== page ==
Rebels defeat Libya oil town attack
Rebels in Libya have strengthened their hold on the strategic oil installation at Brega after repelling an attempt by loyalists of Colonel Muammar Gaddafi to retake it.
International pressure on the Libyan leader increased as an international court began investigating whether to charge him and his inner circle with crimes against humanity.
Army units allied with the rebels fanned out in the oil facilities and port at Brega, armed with machine guns and rocket launchers.
Government warplanes launched a new air strike on the town on Thursday morning, according to witnesses. It was not clear what they targeted but it was likely to be an airstrip that belongs to the huge oil complex on the Mediterranean coast.
There were no reports of casualties, however, and pro-Gaddafi forces had withdrawn to another oil port, Ras Lanouf, 80 miles west along the coast after their defeat a day earlier.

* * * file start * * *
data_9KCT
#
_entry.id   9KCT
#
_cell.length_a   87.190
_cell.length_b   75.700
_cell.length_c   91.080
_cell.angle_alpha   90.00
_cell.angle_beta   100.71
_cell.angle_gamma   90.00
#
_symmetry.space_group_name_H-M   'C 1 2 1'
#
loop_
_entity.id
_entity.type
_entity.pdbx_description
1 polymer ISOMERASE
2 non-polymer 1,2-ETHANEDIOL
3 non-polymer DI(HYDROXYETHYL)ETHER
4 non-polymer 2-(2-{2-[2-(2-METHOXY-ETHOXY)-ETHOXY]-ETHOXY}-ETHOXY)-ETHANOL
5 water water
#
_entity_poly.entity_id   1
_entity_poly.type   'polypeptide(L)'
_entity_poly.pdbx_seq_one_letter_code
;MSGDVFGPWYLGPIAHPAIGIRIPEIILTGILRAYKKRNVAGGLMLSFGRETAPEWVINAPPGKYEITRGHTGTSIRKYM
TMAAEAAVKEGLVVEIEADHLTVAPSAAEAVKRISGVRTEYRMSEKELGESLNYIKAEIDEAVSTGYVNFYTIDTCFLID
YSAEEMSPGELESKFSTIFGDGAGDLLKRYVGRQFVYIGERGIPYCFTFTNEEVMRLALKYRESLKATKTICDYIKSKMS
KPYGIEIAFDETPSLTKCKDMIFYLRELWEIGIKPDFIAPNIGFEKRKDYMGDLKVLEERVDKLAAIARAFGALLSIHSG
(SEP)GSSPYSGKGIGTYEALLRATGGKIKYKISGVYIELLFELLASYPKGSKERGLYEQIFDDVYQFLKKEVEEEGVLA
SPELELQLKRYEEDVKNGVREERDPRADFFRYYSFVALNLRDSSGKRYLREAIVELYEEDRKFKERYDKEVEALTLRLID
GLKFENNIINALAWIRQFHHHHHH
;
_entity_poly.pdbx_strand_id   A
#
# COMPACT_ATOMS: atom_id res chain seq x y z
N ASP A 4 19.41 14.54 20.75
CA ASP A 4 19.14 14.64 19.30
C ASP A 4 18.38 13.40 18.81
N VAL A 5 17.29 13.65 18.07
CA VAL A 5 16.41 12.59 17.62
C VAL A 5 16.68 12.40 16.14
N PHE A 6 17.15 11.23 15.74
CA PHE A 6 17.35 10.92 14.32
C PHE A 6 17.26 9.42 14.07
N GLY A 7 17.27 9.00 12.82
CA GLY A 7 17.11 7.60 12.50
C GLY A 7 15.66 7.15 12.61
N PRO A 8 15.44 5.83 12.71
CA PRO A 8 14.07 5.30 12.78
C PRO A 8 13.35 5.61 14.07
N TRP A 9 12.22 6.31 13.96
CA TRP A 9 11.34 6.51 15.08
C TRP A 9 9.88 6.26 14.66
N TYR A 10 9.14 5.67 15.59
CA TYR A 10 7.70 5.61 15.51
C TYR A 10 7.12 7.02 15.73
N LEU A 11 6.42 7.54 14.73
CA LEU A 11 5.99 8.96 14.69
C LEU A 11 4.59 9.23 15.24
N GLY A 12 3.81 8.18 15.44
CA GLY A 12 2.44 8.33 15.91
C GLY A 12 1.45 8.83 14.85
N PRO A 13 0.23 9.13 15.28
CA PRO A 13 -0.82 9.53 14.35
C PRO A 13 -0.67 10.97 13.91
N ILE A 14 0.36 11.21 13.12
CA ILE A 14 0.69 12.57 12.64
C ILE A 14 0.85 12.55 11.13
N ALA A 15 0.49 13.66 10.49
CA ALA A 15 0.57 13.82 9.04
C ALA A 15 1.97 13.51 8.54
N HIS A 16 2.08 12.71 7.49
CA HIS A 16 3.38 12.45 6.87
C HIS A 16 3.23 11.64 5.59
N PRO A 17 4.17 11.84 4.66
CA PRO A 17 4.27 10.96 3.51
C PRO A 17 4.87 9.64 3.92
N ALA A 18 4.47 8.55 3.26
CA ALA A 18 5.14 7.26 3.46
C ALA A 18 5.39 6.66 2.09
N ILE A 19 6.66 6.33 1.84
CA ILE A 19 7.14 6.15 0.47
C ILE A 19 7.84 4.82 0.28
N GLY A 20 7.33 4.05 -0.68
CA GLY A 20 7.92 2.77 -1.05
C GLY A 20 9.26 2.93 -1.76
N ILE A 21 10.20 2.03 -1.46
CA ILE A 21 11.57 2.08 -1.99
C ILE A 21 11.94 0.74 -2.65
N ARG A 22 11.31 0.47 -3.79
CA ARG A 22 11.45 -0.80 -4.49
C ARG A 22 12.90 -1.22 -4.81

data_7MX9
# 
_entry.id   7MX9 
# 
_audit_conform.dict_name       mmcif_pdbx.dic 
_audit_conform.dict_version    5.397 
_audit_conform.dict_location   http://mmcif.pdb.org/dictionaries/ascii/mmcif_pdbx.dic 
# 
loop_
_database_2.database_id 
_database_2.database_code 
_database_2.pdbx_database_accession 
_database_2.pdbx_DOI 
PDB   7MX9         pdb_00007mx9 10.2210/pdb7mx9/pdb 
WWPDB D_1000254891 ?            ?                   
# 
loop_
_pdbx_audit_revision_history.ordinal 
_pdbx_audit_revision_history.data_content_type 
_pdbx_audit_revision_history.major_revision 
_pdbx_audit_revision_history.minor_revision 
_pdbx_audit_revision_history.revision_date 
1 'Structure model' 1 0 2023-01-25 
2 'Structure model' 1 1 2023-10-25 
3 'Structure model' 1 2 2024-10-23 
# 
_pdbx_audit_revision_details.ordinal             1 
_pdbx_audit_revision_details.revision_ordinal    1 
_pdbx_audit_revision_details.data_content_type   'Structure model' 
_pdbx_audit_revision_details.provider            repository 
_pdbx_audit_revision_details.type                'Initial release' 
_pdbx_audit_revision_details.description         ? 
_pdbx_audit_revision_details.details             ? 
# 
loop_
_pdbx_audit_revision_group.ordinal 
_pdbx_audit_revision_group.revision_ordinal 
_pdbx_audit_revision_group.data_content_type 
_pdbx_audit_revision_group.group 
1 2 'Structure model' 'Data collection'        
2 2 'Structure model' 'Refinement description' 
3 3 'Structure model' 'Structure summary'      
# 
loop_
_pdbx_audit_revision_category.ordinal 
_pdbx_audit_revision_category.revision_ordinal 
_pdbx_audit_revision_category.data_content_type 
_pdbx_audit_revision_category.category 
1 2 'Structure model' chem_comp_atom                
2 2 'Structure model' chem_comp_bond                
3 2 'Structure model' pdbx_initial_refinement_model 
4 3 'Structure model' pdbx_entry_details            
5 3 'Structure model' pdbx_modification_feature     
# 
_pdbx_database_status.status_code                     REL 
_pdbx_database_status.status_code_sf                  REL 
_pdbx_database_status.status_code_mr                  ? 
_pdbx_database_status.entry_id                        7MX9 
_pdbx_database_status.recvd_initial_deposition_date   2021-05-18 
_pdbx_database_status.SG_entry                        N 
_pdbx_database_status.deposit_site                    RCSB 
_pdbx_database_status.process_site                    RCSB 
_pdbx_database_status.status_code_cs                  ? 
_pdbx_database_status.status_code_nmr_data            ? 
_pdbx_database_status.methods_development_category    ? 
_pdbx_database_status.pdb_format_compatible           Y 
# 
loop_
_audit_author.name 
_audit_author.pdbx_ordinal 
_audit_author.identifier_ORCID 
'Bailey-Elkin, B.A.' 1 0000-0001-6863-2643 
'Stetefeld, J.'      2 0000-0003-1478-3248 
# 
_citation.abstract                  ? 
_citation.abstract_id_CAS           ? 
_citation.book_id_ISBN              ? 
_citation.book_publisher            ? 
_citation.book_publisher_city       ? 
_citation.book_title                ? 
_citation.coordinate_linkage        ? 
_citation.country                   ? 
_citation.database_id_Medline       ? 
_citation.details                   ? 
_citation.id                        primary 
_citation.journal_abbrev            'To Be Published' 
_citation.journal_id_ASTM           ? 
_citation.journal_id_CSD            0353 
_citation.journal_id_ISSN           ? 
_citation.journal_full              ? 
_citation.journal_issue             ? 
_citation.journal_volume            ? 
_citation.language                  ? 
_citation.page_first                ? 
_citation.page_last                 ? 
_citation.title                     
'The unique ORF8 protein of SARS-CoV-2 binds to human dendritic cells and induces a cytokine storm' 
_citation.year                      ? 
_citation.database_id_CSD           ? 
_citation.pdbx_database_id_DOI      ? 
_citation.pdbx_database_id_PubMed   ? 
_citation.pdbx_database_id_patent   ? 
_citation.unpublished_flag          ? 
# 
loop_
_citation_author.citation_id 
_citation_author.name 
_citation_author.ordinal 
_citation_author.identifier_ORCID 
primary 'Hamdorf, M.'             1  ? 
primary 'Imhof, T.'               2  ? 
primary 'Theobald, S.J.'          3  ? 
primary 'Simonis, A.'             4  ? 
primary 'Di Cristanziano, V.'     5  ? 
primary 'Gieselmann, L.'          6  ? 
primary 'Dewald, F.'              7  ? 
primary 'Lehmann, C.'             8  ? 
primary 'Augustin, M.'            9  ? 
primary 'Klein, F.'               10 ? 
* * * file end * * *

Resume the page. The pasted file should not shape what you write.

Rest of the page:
In the opposition stronghold of Benghazi, east of the oil port, hundreds of mourners chanted "Down with Gaddafi" as they buried three of the at least 14 rebel fighters killed in fighting on Wednesday.
Gaddafi's regime has unleashed the bloodiest crackdown of any Arab nation to the wave of anti-government protests in the region. Hundreds are known to have been killed and some estimates top 1,000.
In the Netherlands, the top prosecutor at the Hague-based International Criminal Court said he would investigate Gaddafi and his inner circle, including some of his sons, for possible crimes against humanity in the violent crackdown on anti-government protesters.
Luis Moreno-Ocampo said Gaddafi and several commanders and regime officials had formal or de facto control over forces that attacked protesters. There will be "no impunity in Libya," he vowed.
Opposition leaders are pleading for foreign powers to launch air strikes to help them oust Gaddafi as the US moves military forces closer to Libyan shores to put military muscle behind Washington's calls for Gaddafi to give up power immediately.